Analysis Of Viramontes Under The Feet Of Jesus

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In Under the Feet of Jesus, on page 151, Viramontes writes, “You talk and talk and talk to them and they ignore you. But you pick up a crowbar and break the pictures of their children, and all of a sudden they listen real fast.” By explicit consent, author enforces her view on change and the powerless through word choice, direct meaning, and sentence structures.
With these lines, Viramontes relays to the reader the idea that the more a voice is ignored the greater chance that the seemingly voiceless will take matters into their own hands. The first line repeats the phrase “and talks” to allow the reader to experience the exasperation of the character. By being repetitive the author places the reader in Estrella’s state of mind, forcing them to experience her exhaustion at repeating herself again and again. Viramontes then takes it further by ending the statement with a simple line that creates a sense of anger within the reader. The reader, who has just been exasperated through repetition is now let down because that repetition led them to nothing more than a simple statement that left them with an air of insignificance. This sets the stage for the second line.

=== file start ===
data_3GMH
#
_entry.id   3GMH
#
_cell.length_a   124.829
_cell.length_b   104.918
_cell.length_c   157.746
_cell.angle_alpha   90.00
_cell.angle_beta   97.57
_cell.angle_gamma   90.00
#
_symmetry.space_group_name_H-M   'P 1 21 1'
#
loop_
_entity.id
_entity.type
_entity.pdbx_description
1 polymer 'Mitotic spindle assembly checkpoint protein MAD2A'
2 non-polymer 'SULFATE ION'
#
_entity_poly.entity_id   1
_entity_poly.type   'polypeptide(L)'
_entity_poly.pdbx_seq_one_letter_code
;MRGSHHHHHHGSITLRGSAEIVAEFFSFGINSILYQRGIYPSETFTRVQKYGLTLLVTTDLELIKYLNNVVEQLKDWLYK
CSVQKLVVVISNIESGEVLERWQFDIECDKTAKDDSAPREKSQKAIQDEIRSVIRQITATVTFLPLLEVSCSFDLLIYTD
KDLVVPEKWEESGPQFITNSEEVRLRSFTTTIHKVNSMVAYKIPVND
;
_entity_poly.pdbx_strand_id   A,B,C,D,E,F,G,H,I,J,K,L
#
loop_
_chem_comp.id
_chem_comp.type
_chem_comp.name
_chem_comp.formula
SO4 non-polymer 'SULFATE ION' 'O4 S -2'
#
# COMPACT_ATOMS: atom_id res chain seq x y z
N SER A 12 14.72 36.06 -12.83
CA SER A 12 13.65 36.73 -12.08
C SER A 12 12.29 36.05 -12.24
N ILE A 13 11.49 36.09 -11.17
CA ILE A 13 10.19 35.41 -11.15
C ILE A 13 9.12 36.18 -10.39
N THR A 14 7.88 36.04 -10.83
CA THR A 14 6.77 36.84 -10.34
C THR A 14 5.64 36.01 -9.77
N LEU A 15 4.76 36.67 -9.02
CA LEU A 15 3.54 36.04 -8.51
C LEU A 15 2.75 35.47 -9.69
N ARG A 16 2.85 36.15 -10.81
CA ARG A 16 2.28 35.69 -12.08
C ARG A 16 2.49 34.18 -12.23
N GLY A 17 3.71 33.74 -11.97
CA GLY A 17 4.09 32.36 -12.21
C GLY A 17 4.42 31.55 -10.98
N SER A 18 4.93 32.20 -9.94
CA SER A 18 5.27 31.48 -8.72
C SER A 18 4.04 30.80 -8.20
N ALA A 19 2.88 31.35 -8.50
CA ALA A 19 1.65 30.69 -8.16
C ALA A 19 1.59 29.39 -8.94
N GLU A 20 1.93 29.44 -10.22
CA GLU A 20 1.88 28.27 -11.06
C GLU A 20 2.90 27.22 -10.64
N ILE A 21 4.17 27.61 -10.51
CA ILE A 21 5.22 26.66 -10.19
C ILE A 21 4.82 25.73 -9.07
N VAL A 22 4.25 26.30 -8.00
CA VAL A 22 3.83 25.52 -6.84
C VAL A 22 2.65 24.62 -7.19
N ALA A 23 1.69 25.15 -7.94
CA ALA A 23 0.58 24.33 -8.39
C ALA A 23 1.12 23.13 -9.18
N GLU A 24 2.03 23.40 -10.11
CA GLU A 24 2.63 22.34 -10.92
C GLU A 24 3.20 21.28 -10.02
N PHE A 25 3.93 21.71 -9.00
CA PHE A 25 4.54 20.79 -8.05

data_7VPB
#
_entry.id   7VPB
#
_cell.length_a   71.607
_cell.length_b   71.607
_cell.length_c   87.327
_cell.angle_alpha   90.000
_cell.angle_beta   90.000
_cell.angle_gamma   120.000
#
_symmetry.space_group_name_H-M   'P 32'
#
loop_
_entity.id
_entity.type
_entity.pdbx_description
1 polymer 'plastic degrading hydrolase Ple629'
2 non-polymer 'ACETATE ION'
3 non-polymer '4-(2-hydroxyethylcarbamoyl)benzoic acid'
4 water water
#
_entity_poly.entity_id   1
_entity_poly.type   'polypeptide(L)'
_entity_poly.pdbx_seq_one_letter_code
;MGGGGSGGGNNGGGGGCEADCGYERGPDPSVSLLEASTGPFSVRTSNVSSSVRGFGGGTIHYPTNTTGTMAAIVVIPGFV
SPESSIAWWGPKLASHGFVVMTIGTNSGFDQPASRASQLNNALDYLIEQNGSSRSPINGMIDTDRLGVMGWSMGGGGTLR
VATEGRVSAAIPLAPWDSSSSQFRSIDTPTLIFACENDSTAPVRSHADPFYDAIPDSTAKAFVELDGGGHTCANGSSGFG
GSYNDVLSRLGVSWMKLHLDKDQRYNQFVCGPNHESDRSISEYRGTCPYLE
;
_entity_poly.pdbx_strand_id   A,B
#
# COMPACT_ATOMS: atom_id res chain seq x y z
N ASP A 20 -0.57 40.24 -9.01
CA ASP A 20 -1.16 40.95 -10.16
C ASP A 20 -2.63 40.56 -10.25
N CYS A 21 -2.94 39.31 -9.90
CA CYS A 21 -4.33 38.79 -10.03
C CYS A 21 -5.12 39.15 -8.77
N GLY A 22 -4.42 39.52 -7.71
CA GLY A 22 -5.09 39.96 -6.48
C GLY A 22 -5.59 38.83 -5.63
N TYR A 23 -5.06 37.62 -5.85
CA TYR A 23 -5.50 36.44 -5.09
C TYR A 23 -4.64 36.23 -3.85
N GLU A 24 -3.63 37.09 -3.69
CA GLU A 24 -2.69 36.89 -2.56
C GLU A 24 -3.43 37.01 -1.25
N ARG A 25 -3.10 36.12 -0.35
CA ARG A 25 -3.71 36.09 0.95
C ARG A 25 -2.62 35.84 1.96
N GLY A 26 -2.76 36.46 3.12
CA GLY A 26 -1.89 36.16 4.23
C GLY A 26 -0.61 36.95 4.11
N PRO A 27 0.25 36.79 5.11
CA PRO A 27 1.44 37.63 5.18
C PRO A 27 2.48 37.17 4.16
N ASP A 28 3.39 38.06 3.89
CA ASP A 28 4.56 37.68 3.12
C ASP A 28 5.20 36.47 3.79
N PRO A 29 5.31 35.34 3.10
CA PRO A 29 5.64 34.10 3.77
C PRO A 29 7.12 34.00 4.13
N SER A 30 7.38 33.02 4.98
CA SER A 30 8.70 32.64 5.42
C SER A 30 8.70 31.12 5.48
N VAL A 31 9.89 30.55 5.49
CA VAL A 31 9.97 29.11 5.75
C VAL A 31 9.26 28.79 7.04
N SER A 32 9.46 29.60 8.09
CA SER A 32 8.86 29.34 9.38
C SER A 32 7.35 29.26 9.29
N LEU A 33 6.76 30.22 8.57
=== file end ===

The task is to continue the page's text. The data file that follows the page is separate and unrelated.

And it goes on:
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Just as Estrella does, the oppressed begin to get so exasperated with how they are treated, that they act out in ways that could be considered an uncharacteristic act for them. They try to change the cards they have been dealt by finding the “others” weaknesses and acting against them, using any means they have, because it is no longer an issue of right and wrong. Rather now it is an issue of people being forced to be voiceless because the “others” did not care enough about their situation or what they had to say. Viramontes not only makes it evident through her book, but it can also be seen through other tales of labor movements both fiction and

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